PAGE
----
2003 Seattle Annual Meeting (November 2–5, 2003)
Paper No. 146-9
Presentation Time: 10:00 AM-10:15 AM


WANG, Steve C., Mathematics and Statistics, Swarthmore College, 500 College Ave, Swarthmore, PA 19081, scwang@swarthmore.edu.

Are mass extinctions a fundamentally distinct phenomenon that cannot be explained by processes responsible for background extinction? Or are they continuous with background extinctions, the right tail of a smooth continuum? I propose three criteria for deciding whether background and mass extinctions are continuous. Continuity of cause occurs when the same processes that are responsible for background extinctions, operating at an increased level or intensity, also cause mass extinctions. Continuity of effect is established when background and mass extinctions exhibit common patterns of selectivity on taxonomic, functional, morphological, geographical, or other criteria. Continuity of magnitude exists when the distribution of intensities of mass extinctions (as measured by the number of extinctions per unit time or some other metric) grade smoothly and continuously into the intensities of background extinctions.

Using Silverman’s Critical Bandwidth Test, a statistical method based on kernel density estimation, I test for continuity of magnitude using per-genus extinction rates at the stage and substage level. The method improves on existing work based on searching for gaps in histograms, since it does not depend on arbitrary choices of parameters (such as bar widths for histograms), and it provides a direct estimate of the significance of continuities or gaps in observed extinction intensities. I conclude that mass and background extinctions appear to be continuous in magnitude over the entire Phanerozoic, but may be discontinuous if only extinctions after the Ordovician radiation are studied.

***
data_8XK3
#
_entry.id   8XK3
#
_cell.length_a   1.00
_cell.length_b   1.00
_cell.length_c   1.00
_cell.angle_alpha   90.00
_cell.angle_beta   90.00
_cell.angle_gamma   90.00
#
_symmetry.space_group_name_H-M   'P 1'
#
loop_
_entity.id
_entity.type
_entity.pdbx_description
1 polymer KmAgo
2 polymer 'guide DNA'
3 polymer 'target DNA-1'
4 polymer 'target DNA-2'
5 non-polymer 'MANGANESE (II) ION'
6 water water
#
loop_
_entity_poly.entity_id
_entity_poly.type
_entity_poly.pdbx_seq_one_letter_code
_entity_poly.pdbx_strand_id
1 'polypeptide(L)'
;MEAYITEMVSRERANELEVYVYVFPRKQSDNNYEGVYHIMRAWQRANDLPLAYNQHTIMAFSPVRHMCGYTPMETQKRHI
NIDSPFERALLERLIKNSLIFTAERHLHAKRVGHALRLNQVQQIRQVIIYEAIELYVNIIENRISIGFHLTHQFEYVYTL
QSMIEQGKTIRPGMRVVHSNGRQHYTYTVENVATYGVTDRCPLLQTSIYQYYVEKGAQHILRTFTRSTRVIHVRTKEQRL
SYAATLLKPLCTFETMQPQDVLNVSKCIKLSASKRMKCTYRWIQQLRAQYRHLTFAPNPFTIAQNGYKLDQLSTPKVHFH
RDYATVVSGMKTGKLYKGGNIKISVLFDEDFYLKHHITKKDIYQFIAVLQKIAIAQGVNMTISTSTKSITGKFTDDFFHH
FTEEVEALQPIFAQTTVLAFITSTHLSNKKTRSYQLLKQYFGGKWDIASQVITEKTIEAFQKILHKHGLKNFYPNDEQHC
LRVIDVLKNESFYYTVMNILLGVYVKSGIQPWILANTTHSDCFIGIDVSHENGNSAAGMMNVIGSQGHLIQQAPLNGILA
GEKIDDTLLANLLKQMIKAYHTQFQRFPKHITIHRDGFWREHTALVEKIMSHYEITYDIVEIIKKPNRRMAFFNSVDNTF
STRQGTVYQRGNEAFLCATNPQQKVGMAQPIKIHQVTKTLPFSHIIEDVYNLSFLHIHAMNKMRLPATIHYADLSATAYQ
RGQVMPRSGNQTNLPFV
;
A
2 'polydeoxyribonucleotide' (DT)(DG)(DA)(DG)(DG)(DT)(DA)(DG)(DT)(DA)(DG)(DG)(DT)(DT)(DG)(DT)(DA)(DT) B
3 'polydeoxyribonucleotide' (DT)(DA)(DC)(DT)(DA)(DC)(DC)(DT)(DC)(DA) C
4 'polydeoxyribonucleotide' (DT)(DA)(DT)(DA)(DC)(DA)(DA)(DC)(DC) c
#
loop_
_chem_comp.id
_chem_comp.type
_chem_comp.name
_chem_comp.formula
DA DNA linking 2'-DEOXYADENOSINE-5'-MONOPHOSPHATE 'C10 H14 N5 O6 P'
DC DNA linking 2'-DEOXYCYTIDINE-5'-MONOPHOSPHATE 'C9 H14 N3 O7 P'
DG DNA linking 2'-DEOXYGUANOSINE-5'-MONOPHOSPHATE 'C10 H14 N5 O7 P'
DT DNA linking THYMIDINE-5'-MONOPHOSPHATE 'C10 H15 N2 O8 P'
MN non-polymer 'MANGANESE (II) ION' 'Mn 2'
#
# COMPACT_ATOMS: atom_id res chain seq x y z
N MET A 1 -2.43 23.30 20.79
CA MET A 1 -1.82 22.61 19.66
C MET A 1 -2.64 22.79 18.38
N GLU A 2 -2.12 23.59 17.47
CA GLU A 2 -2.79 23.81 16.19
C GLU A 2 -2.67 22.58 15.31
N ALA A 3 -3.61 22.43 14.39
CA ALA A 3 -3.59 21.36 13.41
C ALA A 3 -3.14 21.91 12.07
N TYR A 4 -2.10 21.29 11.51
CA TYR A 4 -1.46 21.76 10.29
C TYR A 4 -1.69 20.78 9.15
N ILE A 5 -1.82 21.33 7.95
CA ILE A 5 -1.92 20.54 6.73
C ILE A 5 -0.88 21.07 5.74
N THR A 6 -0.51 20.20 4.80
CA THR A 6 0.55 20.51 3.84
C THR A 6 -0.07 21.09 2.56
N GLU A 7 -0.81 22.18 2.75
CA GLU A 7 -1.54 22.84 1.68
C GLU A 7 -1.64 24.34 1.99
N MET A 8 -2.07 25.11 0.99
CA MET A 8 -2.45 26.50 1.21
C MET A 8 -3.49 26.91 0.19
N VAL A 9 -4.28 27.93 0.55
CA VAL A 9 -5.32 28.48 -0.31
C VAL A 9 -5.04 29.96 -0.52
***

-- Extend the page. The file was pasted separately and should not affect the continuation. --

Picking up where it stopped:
2003 Seattle Annual Meeting (November 2–5, 2003)
Session No. 146
Understanding Late Devonian and Permian-Triassic Biotic and Climatic Events: Towards an Integrated Approach II
Washington State Convention and Trade Center: 4C-3
8:00 AM-12:00 PM, Tuesday, November 4, 2003

Geological Society of America Abstracts with Programs, Vol. 35, No. 6, September 2003, p. 386

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